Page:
Graffiti vs. typography: What's the difference?

Type expert John D. Berry weighs in on Seattle graffiti: Art or type?
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1st Avenue's VAIN wall

Type expert John D. Berry weighs in on Seattle graffiti: Art or type?

Editor’s Note: Lettering and lettering styles litter the examples of Seattle graffiti in artist and graffiti fan Lily Cutler's story. But is graffiti a form of typography? We put that question to Seattle's renowned type expert John D. Berry. Here’s what he had to say:

People write graffiti on walls. That’s the essence of what graffiti is, and it’s been so since at least the days of ancient Rome, when someone anonymously scratched rude words and political slogans on the walls of Pompeii. A lot of what we know, in fact, about the informal writing styles in ancient Rome is based on the excavations of graffiti-strewn walls in the ruins of Pompeii.

Today’s graffiti, though, is highly stylized, often done with a can of spray paint (a tool unknown to the alley-runners of Pompeii) and usually doesn’t bear much resemblance to the styles of letter that we’re used to reading. Often enough, what we call graffiti goes far beyond lettering of any kind; some of the “graffiti” shown in Lily Cutler's piece are really murals, pieces of wall art that may or may not include any lettering at all.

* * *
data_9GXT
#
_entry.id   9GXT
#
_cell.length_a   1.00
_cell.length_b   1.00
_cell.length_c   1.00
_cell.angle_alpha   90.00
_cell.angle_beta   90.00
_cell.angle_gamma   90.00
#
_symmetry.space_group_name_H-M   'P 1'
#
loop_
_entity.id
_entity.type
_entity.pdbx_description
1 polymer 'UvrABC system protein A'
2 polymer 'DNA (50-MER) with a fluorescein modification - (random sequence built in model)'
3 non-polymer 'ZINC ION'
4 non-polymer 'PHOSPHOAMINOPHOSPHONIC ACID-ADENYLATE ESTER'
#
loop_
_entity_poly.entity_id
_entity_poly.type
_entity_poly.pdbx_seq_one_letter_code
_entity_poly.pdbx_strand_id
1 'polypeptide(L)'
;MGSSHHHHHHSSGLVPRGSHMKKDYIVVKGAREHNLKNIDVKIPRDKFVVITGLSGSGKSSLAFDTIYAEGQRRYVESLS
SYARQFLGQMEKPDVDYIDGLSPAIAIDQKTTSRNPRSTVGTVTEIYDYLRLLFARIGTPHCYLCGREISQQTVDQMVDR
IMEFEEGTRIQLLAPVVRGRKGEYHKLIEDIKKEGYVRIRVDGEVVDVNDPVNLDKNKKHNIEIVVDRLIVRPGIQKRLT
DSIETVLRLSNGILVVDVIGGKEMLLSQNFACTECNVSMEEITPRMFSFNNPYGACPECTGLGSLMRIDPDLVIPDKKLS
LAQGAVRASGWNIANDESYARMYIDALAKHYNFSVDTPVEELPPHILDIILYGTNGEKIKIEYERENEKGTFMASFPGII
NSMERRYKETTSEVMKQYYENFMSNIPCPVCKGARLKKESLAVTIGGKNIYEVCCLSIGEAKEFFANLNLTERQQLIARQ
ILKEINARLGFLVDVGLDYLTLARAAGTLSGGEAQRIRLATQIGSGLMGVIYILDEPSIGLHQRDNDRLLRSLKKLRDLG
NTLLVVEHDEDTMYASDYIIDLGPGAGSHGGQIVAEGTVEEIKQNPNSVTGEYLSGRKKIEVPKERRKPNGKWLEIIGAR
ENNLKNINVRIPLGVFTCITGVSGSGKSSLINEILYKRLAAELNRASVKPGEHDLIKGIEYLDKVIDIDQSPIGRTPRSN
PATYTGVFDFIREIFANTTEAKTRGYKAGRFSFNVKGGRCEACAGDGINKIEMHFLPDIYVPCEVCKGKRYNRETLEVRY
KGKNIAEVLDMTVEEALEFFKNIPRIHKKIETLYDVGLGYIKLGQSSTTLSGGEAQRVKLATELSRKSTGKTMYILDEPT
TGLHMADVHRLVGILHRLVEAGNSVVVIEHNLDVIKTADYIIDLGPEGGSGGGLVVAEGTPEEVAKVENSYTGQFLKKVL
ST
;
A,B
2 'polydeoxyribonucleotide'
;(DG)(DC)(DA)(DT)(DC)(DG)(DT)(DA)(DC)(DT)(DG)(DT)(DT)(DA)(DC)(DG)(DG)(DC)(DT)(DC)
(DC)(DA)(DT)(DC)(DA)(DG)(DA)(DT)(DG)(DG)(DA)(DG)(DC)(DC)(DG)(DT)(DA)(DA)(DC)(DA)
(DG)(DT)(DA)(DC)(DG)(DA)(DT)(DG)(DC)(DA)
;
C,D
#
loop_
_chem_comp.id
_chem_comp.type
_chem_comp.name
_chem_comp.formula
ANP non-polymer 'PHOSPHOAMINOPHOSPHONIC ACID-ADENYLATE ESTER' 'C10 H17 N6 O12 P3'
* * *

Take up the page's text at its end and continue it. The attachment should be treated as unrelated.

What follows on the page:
Does graffiti have anything to do with typography?

Graffiti isn't really typography; it's more of a cross between handwriting and sign-painting. But unlike either of those, graffiti is above all about self-expression. Typography, on the other hand, is about communication, no matter how self-expressive it may get. A closer parallel might be between graffiti and calligraphy (“beautiful writing”); there’s certainly a connection between the expressiveness of graffiti and the expressive forms of calligraphy. Both take letters and turn them into visual forms that have more to do with art than with communication.

Graffiti, calligraphy and sign-painting are all processes done by hand. Typography is not; it’s the arrangement of pre-existing letters into words and sentences. Today we’re so used to working with digital fonts that we sometimes look at a piece of hand-lettering and ask, “What font is that?” What we mean is, what style is it? What’s it based on? What does it refer to? How can we describe it? But it isn’t a font, even if it’s drawn to look like an existing typeface.

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